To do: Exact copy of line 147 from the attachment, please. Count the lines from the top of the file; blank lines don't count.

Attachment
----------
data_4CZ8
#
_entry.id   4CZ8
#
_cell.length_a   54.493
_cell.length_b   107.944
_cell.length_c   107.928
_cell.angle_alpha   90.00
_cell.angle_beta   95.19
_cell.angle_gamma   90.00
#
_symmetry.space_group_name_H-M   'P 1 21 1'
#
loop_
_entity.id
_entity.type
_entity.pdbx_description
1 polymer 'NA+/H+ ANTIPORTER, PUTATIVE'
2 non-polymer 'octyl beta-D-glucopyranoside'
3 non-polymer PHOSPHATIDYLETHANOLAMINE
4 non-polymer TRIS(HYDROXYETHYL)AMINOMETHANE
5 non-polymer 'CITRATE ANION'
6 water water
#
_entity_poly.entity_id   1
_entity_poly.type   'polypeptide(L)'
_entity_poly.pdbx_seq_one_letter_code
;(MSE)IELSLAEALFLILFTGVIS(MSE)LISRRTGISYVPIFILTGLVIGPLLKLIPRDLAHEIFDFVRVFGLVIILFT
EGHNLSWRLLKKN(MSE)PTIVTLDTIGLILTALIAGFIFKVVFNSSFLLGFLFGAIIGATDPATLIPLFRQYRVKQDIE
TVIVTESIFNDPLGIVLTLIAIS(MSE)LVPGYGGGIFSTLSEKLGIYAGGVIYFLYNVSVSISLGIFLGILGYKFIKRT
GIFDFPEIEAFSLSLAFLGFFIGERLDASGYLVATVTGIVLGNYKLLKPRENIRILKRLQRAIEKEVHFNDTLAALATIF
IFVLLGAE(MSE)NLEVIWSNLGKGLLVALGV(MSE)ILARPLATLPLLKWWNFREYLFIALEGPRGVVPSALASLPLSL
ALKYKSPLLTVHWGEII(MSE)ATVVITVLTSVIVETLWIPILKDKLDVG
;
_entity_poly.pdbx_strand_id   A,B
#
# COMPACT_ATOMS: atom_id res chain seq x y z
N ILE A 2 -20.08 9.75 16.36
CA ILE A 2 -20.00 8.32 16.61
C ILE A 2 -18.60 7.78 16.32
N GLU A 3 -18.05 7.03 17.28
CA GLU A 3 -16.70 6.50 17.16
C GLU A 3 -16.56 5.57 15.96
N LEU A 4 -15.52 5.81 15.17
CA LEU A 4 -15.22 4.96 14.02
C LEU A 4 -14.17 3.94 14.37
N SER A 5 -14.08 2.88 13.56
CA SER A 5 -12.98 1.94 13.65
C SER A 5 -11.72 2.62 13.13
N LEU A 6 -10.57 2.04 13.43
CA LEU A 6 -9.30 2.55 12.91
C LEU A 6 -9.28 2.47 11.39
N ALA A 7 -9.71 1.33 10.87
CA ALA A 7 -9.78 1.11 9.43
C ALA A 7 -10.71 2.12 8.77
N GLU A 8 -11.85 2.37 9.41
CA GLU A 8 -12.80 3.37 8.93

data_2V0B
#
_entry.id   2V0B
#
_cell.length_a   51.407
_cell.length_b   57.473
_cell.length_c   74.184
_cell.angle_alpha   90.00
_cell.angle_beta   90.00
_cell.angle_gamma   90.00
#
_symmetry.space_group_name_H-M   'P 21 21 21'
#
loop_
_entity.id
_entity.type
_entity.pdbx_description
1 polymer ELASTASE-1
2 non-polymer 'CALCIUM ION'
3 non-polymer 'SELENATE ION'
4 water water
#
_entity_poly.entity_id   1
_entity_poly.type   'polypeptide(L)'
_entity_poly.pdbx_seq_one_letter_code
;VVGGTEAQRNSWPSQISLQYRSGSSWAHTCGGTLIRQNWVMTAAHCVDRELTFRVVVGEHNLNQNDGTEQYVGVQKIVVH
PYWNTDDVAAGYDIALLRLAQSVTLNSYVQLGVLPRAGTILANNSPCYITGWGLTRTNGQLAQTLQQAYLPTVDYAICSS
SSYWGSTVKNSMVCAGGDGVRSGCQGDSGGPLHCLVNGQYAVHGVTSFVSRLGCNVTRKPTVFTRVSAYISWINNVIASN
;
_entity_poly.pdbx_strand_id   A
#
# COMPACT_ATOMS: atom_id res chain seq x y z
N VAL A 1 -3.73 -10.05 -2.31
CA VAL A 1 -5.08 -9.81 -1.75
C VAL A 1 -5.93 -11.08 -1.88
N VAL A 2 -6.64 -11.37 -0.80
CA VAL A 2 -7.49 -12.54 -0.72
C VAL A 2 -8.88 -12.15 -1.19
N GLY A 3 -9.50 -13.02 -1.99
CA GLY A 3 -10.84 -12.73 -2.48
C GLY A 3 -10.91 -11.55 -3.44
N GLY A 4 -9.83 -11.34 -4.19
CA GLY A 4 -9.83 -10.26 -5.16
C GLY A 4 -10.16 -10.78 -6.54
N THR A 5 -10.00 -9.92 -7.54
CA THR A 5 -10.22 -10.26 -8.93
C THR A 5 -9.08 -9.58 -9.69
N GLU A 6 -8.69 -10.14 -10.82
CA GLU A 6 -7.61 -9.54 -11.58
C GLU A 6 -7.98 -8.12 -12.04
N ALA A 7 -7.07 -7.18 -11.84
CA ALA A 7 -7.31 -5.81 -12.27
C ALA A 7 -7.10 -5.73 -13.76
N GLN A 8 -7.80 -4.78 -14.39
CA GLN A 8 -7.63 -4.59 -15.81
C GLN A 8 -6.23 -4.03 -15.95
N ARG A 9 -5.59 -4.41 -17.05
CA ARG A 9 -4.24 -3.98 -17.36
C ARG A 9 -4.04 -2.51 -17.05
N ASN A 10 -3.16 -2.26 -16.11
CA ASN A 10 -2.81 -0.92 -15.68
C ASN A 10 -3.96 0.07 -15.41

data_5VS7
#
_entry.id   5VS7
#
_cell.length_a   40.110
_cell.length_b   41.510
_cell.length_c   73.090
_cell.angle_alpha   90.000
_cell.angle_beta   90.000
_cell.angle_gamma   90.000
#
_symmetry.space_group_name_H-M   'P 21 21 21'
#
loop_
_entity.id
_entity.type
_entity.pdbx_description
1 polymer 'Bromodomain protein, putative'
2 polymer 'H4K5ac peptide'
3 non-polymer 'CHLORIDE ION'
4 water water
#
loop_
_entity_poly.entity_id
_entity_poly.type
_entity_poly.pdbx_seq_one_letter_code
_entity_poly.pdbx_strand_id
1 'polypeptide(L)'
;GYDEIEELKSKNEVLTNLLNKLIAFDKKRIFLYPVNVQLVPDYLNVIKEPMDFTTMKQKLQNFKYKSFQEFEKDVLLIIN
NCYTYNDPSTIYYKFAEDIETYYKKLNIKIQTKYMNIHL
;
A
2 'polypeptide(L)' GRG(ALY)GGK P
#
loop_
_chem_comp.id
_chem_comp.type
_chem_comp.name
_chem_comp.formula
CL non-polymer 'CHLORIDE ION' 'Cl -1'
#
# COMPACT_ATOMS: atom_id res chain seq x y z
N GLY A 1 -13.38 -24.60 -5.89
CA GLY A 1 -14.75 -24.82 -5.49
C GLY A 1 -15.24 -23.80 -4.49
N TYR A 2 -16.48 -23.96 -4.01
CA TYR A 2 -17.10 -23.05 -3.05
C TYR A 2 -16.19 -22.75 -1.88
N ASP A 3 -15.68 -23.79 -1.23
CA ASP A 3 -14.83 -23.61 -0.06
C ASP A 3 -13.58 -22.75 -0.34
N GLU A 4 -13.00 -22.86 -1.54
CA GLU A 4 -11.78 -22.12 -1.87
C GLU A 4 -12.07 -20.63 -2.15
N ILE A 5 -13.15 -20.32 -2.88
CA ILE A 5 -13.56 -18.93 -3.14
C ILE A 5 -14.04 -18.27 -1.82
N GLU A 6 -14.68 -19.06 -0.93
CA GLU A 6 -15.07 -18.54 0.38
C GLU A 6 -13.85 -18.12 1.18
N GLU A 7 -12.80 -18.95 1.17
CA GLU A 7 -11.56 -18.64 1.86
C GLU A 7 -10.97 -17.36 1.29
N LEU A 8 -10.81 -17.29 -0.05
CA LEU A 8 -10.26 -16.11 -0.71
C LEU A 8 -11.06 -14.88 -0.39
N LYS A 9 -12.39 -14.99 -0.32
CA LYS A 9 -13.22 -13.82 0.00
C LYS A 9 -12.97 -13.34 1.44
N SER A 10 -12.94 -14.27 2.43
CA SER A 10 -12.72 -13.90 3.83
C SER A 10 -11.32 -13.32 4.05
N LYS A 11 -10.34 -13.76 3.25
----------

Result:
1 'polypeptide(L)'